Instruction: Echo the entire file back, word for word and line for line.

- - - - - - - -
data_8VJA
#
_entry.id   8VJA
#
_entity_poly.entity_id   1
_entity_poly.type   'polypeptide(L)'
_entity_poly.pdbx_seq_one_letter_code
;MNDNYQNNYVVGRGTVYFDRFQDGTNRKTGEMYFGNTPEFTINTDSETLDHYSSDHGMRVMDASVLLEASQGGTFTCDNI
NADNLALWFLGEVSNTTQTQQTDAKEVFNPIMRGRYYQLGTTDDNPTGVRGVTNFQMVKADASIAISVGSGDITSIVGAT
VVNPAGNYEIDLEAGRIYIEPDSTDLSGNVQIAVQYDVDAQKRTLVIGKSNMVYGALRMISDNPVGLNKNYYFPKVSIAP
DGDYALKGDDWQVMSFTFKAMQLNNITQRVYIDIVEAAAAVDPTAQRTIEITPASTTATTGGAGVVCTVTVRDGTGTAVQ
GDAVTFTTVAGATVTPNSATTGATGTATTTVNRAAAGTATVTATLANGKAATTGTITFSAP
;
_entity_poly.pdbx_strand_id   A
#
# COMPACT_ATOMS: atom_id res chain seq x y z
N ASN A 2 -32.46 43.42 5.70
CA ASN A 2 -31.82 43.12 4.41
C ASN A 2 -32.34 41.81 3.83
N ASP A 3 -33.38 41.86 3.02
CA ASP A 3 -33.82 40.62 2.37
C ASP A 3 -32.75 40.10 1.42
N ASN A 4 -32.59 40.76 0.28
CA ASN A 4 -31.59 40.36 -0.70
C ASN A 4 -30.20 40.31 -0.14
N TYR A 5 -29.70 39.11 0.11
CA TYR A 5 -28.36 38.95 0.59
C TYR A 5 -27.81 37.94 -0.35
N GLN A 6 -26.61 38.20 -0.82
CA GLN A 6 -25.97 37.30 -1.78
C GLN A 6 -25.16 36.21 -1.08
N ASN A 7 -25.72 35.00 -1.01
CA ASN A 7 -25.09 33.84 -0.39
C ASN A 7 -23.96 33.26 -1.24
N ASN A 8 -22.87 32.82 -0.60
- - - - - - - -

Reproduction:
data_8VJA
#
_entry.id   8VJA
#
_entity_poly.entity_id   1
_entity_poly.type   'polypeptide(L)'
_entity_poly.pdbx_seq_one_letter_code
;MNDNYQNNYVVGRGTVYFDRFQDGTNRKTGEMYFGNTPEFTINTDSETLDHYSSDHGMRVMDASVLLEASQGGTFTCDNI
NADNLALWFLGEVSNTTQTQQTDAKEVFNPIMRGRYYQLGTTDDNPTGVRGVTNFQMVKADASIAISVGSGDITSIVGAT
VVNPAGNYEIDLEAGRIYIEPDSTDLSGNVQIAVQYDVDAQKRTLVIGKSNMVYGALRMISDNPVGLNKNYYFPKVSIAP
DGDYALKGDDWQVMSFTFKAMQLNNITQRVYIDIVEAAAAVDPTAQRTIEITPASTTATTGGAGVVCTVTVRDGTGTAVQ
GDAVTFTTVAGATVTPNSATTGATGTATTTVNRAAAGTATVTATLANGKAATTGTITFSAP
;
_entity_poly.pdbx_strand_id   A
#
# COMPACT_ATOMS: atom_id res chain seq x y z
N ASN A 2 -32.46 43.42 5.70
CA ASN A 2 -31.82 43.12 4.41
C ASN A 2 -32.34 41.81 3.83
N ASP A 3 -33.38 41.86 3.02
CA ASP A 3 -33.82 40.62 2.37
C ASP A 3 -32.75 40.10 1.42
N ASN A 4 -32.59 40.76 0.28
CA ASN A 4 -31.59 40.36 -0.70
C ASN A 4 -30.20 40.31 -0.14
N TYR A 5 -29.70 39.11 0.11
CA TYR A 5 -28.36 38.95 0.59
C TYR A 5 -27.81 37.94 -0.35
N GLN A 6 -26.61 38.20 -0.82
CA GLN A 6 -25.97 37.30 -1.78
C GLN A 6 -25.16 36.21 -1.08
N ASN A 7 -25.72 35.00 -1.01
CA ASN A 7 -25.09 33.84 -0.39
C ASN A 7 -23.96 33.26 -1.24
N ASN A 8 -22.87 32.82 -0.60